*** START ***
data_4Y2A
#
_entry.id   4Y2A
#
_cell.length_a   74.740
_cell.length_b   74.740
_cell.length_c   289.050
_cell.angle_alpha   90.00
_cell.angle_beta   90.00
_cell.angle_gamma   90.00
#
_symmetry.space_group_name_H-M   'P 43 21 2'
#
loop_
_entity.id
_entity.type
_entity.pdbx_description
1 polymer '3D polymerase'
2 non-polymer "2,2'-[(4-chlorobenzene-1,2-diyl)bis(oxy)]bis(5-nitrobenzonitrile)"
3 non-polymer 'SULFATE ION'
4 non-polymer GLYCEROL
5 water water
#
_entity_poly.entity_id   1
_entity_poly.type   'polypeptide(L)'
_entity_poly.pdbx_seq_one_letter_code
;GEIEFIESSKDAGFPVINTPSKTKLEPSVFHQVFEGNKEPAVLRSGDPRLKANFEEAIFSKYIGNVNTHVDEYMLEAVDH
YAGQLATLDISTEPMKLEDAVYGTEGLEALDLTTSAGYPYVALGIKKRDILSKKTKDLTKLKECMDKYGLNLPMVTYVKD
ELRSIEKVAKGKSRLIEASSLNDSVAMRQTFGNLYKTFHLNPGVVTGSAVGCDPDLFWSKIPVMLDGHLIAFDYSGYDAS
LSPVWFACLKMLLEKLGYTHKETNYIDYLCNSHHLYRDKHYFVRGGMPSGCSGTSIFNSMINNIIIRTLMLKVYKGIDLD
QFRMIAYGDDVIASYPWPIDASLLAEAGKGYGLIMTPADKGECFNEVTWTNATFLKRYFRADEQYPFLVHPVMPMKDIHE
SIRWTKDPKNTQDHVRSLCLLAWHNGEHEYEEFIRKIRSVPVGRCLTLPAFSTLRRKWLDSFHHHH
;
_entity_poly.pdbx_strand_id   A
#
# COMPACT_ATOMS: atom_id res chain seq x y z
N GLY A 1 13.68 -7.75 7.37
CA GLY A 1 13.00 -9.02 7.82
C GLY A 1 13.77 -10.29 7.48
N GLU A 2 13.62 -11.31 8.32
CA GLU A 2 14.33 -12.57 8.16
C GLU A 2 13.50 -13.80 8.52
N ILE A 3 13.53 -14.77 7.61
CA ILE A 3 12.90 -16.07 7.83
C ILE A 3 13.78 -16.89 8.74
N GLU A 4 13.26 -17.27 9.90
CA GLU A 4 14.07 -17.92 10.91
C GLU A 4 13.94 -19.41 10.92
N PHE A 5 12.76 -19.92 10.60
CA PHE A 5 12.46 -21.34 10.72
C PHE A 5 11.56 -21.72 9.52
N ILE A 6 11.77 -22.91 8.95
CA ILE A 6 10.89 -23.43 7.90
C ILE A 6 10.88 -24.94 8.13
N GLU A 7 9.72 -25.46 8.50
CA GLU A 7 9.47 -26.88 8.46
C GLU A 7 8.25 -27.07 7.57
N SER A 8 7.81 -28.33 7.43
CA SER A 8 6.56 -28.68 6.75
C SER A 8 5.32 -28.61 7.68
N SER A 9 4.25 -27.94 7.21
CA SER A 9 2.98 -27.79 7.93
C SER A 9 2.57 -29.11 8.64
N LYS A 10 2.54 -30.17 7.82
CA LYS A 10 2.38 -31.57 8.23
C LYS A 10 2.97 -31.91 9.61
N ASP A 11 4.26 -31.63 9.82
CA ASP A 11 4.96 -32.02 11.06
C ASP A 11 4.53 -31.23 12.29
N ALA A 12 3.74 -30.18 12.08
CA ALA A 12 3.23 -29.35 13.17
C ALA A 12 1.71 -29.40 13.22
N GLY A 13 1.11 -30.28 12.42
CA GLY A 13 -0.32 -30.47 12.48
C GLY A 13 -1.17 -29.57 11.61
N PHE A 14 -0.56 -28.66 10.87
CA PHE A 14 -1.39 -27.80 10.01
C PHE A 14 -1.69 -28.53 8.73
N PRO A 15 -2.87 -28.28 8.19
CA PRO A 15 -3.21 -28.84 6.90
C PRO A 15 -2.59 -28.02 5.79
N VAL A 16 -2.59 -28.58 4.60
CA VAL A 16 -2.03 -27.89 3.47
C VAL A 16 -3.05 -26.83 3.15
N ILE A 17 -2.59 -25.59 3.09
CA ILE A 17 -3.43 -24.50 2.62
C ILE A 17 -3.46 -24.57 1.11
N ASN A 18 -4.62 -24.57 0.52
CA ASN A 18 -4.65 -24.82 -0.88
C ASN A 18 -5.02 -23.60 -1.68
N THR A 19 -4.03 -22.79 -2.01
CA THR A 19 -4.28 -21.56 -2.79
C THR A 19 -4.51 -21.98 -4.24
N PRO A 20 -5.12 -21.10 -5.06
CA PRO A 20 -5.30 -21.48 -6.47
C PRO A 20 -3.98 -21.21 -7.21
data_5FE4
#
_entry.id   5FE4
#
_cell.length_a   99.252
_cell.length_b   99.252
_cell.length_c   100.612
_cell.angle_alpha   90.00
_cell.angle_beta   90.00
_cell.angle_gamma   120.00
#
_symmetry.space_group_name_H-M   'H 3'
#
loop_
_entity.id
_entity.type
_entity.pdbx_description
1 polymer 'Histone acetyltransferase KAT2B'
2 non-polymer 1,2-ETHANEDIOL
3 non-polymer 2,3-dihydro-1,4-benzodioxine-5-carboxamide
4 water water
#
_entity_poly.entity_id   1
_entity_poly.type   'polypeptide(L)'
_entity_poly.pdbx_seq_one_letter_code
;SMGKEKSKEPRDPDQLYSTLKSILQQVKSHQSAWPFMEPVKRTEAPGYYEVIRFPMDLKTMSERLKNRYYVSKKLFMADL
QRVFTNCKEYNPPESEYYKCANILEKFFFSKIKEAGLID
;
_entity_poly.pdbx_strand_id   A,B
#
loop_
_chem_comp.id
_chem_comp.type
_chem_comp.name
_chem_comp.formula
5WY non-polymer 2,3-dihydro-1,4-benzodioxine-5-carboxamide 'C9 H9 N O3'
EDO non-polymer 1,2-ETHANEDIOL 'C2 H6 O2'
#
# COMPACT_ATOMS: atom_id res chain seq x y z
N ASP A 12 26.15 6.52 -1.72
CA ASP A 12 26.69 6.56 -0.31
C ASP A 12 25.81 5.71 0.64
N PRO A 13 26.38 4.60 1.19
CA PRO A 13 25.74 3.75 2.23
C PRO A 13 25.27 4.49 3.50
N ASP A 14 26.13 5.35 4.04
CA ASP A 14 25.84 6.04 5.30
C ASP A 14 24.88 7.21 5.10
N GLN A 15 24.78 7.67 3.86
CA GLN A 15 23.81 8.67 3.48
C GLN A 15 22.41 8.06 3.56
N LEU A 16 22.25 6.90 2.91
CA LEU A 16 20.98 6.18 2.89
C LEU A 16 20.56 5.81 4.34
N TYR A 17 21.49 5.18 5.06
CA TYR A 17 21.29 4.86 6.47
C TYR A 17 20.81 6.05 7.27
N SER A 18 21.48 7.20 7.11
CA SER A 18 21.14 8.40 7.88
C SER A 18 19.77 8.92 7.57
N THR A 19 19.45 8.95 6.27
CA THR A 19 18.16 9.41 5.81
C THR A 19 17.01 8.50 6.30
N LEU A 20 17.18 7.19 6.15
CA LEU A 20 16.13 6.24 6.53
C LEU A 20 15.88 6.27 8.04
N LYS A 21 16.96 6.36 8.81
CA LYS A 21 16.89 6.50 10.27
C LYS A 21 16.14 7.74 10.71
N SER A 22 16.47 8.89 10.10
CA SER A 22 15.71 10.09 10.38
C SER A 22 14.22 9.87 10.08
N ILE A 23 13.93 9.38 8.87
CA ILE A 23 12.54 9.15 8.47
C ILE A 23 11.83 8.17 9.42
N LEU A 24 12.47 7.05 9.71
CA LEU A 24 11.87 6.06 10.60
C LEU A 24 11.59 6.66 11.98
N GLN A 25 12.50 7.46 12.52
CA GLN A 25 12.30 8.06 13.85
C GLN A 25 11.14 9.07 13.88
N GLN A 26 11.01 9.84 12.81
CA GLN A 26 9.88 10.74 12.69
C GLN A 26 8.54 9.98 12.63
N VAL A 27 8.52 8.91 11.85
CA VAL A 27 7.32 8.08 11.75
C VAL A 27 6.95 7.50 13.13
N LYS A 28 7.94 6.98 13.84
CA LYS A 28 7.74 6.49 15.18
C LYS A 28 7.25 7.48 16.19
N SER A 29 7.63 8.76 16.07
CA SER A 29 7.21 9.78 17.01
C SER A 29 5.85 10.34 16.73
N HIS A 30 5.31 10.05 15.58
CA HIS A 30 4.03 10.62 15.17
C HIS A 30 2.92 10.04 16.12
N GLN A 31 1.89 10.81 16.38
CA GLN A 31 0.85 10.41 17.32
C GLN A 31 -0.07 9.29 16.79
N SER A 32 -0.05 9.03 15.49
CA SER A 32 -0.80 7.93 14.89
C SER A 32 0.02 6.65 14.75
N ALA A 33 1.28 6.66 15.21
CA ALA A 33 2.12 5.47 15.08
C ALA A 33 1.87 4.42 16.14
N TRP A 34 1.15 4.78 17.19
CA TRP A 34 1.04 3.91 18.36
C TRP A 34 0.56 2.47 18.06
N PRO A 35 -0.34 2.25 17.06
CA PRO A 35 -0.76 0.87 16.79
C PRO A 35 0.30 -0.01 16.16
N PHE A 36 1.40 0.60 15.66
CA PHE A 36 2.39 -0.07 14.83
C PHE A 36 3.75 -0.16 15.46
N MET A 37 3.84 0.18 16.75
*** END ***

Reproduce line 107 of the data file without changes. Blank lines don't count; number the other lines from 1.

#